Erotic Tattoos: Manufacturing Desire

“First of all, you should define erotic,” says the tattoo artist. “Some people might not know the difference between ‘sexy’ and ‘erotic’.”

IMAGE IS COPYRIGHT © JUSTICE HOWARD PHOTOGRAPHY
Photo by Justice Howard

Erotic: ‘pertaining to sexual desire’.

The key word is ‘desire’, the ‘sexy’ part of the definition a mere qualifier. In any event, these are only words, and conventional wisdom tell us that it takes a thousand of them to do the job of a single tattooed image. A tiger, for instance, an entire penis tattooed as a tiger. Is that erotic? Since when is a tiger erotic? A vagina, then. The fashion photographer recounts the story of the guy with vaginas tattooed all over his body. Is that erotic? “Not to me,” explains the photog. “Unfortunately, not to him anymore, either.”

So, who’s the tattoo for? Or breast implants for that matter? For whom does one go to the gym? The closer you look at this ‘erotic’ business — exploring how and why erotic tattoos actually work — the more complicated it gets. Let’s step back and look at the big picture.

“There’s something ‘bad’ about getting any kind of tattoo,” says the well-tattooed professional woman. “It’s flirting with danger.”

Body art in general helps define us as individuals. The body as a work of art — what better way to bring order to an existence that’s increasingly chaotic and meaningless? Tattoos, just like strong opinions and expensive leather Italian shoes, provide certainty in an uncertain world. If we don’t feel at home in our bodies, life proves pretty hopeless. Erotic tattoos, then, would seem to be the unique domain of those who feel especially comfortable in their own skin.

Never mind definitions, we know instinctively and immediately what’s erotic. A recent trip to the local supermarket provides the perfect example. A young woman, a complete stranger, is squatting to price-compare porridge oats on the bottom shelf of aisle 9, exposing her lower back. At first glance she appears to be sporting the ubiquitous ‘tramp stamp’, the tattoo that lurks along the tropical latitudes of the female pantyline, except on closer look (okay, it’s a blatant stare) they aren’t panties at all, but a tattoo skillfully crafted to appear as such. Now, here’s the point — the observer (old enough to be the girl’s grandfather) finds himself applying his imagination to her deeper ‘no man’s land’. He can’t help himself, of course. She, on the other hand, has likely organized her attire for accidental viewings like this. Not that she wouldn’t prefer someone younger, she would, but that hasn’t stopped her tattoo from doing its erotic work.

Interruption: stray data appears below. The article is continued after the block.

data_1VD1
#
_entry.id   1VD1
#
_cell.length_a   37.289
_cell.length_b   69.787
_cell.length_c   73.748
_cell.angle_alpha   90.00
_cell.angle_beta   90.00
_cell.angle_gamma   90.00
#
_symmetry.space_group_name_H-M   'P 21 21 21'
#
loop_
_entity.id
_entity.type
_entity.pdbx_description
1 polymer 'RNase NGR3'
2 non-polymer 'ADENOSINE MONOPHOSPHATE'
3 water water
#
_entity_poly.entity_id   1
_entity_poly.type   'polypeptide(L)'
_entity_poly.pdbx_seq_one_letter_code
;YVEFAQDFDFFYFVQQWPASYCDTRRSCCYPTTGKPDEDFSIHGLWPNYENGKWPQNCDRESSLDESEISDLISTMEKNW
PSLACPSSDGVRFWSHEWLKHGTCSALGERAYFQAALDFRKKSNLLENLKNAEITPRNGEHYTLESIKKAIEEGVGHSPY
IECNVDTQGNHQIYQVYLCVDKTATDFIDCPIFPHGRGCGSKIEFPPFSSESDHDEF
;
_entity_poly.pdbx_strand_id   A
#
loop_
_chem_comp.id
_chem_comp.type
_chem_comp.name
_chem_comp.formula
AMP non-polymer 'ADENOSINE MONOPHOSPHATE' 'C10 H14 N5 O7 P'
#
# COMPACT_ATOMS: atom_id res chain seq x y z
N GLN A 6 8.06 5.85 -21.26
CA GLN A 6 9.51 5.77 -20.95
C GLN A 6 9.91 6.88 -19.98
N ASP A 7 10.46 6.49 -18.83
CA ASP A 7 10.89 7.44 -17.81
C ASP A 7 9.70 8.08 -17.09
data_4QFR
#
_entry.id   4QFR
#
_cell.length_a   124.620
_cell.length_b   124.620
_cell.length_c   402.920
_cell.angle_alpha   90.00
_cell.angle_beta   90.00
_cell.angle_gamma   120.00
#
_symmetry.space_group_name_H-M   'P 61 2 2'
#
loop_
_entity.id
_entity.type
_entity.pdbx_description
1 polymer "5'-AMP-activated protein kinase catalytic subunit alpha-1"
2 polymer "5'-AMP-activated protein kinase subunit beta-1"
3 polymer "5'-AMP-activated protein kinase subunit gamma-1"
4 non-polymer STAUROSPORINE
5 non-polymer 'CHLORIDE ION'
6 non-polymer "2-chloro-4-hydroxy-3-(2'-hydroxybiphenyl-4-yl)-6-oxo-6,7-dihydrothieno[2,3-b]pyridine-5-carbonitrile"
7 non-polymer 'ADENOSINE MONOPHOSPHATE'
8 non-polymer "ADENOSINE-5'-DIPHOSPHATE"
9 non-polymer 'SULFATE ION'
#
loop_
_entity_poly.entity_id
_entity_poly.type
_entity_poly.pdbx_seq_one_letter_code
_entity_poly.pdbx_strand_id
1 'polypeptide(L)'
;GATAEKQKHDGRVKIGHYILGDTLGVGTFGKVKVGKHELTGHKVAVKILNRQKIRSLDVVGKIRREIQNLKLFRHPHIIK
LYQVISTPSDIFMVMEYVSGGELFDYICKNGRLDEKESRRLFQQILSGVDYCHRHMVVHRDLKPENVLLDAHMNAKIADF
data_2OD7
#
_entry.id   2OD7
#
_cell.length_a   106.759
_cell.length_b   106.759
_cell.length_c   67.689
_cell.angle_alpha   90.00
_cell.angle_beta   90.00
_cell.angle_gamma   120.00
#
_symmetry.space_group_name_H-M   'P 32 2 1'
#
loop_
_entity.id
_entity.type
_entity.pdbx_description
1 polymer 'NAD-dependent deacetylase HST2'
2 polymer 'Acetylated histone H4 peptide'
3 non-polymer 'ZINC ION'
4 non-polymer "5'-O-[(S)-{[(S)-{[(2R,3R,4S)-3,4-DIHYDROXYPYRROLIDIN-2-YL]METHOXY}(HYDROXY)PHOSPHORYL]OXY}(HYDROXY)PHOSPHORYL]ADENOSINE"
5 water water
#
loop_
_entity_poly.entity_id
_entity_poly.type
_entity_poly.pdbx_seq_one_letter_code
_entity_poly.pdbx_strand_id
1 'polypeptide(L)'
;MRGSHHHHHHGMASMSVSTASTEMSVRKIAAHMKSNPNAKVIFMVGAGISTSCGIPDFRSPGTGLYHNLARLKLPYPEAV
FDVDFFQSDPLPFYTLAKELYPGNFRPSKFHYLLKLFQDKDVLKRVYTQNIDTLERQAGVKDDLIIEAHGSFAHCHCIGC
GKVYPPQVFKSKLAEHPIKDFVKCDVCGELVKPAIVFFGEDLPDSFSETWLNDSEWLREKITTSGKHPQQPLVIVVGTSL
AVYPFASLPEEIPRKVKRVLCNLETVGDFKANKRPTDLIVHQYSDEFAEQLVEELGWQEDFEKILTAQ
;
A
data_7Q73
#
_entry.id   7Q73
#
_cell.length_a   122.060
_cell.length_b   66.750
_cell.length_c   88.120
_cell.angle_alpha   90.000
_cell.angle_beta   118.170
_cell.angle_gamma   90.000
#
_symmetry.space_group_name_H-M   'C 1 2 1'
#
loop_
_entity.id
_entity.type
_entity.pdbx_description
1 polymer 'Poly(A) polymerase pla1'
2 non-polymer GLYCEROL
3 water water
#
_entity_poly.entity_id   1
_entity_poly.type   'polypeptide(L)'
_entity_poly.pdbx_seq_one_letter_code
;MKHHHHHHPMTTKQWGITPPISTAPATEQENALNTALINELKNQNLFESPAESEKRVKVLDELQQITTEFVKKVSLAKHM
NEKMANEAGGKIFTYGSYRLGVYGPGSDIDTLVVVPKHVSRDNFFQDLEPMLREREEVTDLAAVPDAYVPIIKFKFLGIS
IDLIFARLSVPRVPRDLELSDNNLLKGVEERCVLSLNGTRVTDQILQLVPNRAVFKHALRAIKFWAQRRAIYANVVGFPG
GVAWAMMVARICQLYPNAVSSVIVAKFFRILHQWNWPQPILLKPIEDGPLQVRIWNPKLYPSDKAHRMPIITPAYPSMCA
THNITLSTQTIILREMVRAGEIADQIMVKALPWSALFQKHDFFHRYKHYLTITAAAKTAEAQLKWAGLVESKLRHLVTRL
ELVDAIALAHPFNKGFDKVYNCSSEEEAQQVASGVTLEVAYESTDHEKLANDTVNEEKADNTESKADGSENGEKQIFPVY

Mark Lowry photo
Photo by Mark Lowry

Justice Howard photo
Photo by Justice Howard

“Anything under clothing is hidden and therefore ‘erotic’,” according to Justice Howard, a visual artist working in L.A. “It’s very personal, like a child hoarding things in a little box. He empowers them by keeping them out of sight. ‘I got it and you don’t.’ That kind of thing.”

Most tattoos, like other forms of personal adornment, are objects of pride, and tend to be marched out at every opportunity as a sexual statement. But exhibitionism can dull the erotic edge. Someone who cuts a hole in their T-shirt to show off their tattoo — forget erotic, is it even sexy? Yes, tattoos are increasingly coming out of hiding, but when it comes to erotic, something must be left to the imagination.

The intimate tattoo is hidden for a reason — it’s meant for special viewings only. Sure, accidental glimpses can happen in the supermarket (maybe not so accidental!) but otherwise the erotic tattoo requires an especially receptive audience.

“I was shooting portraits of a wrestler,” says Justice Howard. “I asked him if I could shoot him nude. He whips off his clothes, revealing the most beautiful body with Hawaiian tribal tattoos. I love ‘tribal’ on a man, it’s a turn-on, the way the lines graciously follow the curves of his musculature.”

But for your average middle-class woman with an erotic tattoo, only her lovers will ever see it,” according to tattoo historian Vince Hemingson. “It’s her declaration that ‘I am a sexual being!‘ I find that fascinating,” says Hemingson, who speculates on how such a tattooed woman might think on a promising first date:

“Here’s a guy who might get to see my tattoo.”